Apps and Their Practices

A comparative issue analysis across app stores and countries

Team Members

Faciliators: Esther Weltevrede, Anne Helmond

Team members: Esther Weltevrede, Anne Helmond, Rimmert Sijtsma, Silke Mulder, Anne Schmitz, Arman Eslambolchi, Herbert Natta, Maria Valese, Sanne Kalf, Timo den Hartog, Shemayra Bastiaanse, Dania Awin, Gabriele Colombo, Jacopo Poletto, Carlo De Gaetano, Jack O'Carroll, James Sharp, Alla Rybina

Introduction

Within media studies, apps are increasingly receiving attention as an object of study, and this project contributes to the empirical analysis and conceptualisation of apps. Contrary to the web, which was originally imagined as a shared information space (Berners-Lee, 1996) and social media platforms, which were initially conceptualized as user-generated and/or spaces for social connectedness (Van Dijck, 2009; 2013), apps have been conceived as informational commodities from their inception (Daubs & Manzerolle, 2015; Morris & Elkins, 2015; Nieborg, 2015). This is related to the conceptualization and implementation of the app store as primary place to discover, purchase and download apps. Today, mobile apps have become significant cultural and economic forms (Miller & Matviyenko, 2014). With the average user spending almost 1.5 months using apps per year, apps have become deeply embedded in our everyday lives (App Annie, 2018). Apps are ‘mundane software’, not only because they support everyday practices, but because they insinuate themselves into our routines and habits (Morris & Elkins, 2015).

Starting from these conceptualisations of apps as a commodity and as supporting our everyday practices, routines and habits, this project contributes by empirically analysing and conceptualising the app space (cf. Dieter et al., 2019). It does so by comparing issues across app stores in various countries as well as attending to the infrastructural layers enabling app development for wearable devices.

Research Questions

  • What type of media or informational space is the app space?
  • Do app stores function as issue spaces?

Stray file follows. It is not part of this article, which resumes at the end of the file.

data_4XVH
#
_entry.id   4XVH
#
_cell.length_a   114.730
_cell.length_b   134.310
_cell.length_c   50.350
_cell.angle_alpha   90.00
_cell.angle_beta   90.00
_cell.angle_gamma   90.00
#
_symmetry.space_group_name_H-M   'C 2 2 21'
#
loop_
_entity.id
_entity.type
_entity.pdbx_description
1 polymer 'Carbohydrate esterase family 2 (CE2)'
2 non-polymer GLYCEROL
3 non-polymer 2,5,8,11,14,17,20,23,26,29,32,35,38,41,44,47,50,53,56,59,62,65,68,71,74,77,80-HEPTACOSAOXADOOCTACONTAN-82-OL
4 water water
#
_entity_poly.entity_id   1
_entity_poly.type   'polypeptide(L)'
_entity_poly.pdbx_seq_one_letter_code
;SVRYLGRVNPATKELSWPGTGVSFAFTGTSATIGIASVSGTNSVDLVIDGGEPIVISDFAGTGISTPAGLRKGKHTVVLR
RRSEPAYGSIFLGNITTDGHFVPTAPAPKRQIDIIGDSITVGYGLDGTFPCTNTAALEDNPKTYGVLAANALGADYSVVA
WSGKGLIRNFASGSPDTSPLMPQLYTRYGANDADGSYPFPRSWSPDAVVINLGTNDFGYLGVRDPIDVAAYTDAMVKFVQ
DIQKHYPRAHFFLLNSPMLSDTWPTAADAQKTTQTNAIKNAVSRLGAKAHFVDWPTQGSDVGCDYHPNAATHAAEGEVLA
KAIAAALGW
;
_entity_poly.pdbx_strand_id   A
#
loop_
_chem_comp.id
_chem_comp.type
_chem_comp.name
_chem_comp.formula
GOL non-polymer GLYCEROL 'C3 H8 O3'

• How can we characterise the app space (in comparison to other spaces such as the web, or social media)?
  • How do app stores organize issues differently/similarly?
The goal of the project is to operationalize a comparative issue analysis across app stores.

Subprojects

  • Body modification and beautification
  • Gender bias in the Health & Fitness category
  • Privacy Apps in Iran and United States
  • The Fitbit app ecosystem
  • The digital portray of a city

Conclusions

  • App practices are global practices but there are also gendered, country, and store-specific practices.
  • App stores display the political economy of apps in action, e.g. in relation to prohibited trade practices (US apps in the Iranian app store).
  • The wearable app ecosystem is a nested app ecosystem even more enclosed than iOS/Android.
  • Infrastructural layerness poses new methodological challenges for data collection.

References

  • Berners-Lee T (1996) WWW: past, present, and future. Computer 29(10): 69–77. DOI: 10.1109/2.539724.
  • Dieter M, Gerlitz C, Helmond A, et al. (2019) Multi-Situated App Studies: Methods and Propositions. Social Media + Society 5(2): 1–15. DOI: 10.1177/2056305119846486.
  • Daubs MS and Manzerolle VR (2015) App-centric mobile media and commoditization: Implications for the future of the open Web. Mobile Media & Communication. DOI: 10.1177/2050157915592657.
  • Miller PD and Matviyenko S (eds) (2014) The Imaginary App. Cambridge, MA: MIT Press.
  • Morris JW and Elkins E (eds) (2015) There’s a History for That: Apps and Mundane Software as Commodity. The Fibreculture Journal (25): 63–88. DOI: 10.15307/fcj.25.181.2015.
  • Nieborg DB (2015) Crushing Candy: The Free-to-Play Game in Its Connective Commodity Form. Social Media + Society 1(2). DOI: 10.1177/2056305115621932.
  • van Dijck J (2009) Users like you? Theorizing agency in user-generated content. Media, Culture & Society 31(1): 41–58. DOI: 10.1177/0163443708098245.
  • Van Dijck J (2013) The Culture of Connectivity: A Critical History of Social Media. New York: Oxford University Press.

Slides

Topic revision: r4 - 22 Jan 2020, AnneHelmond
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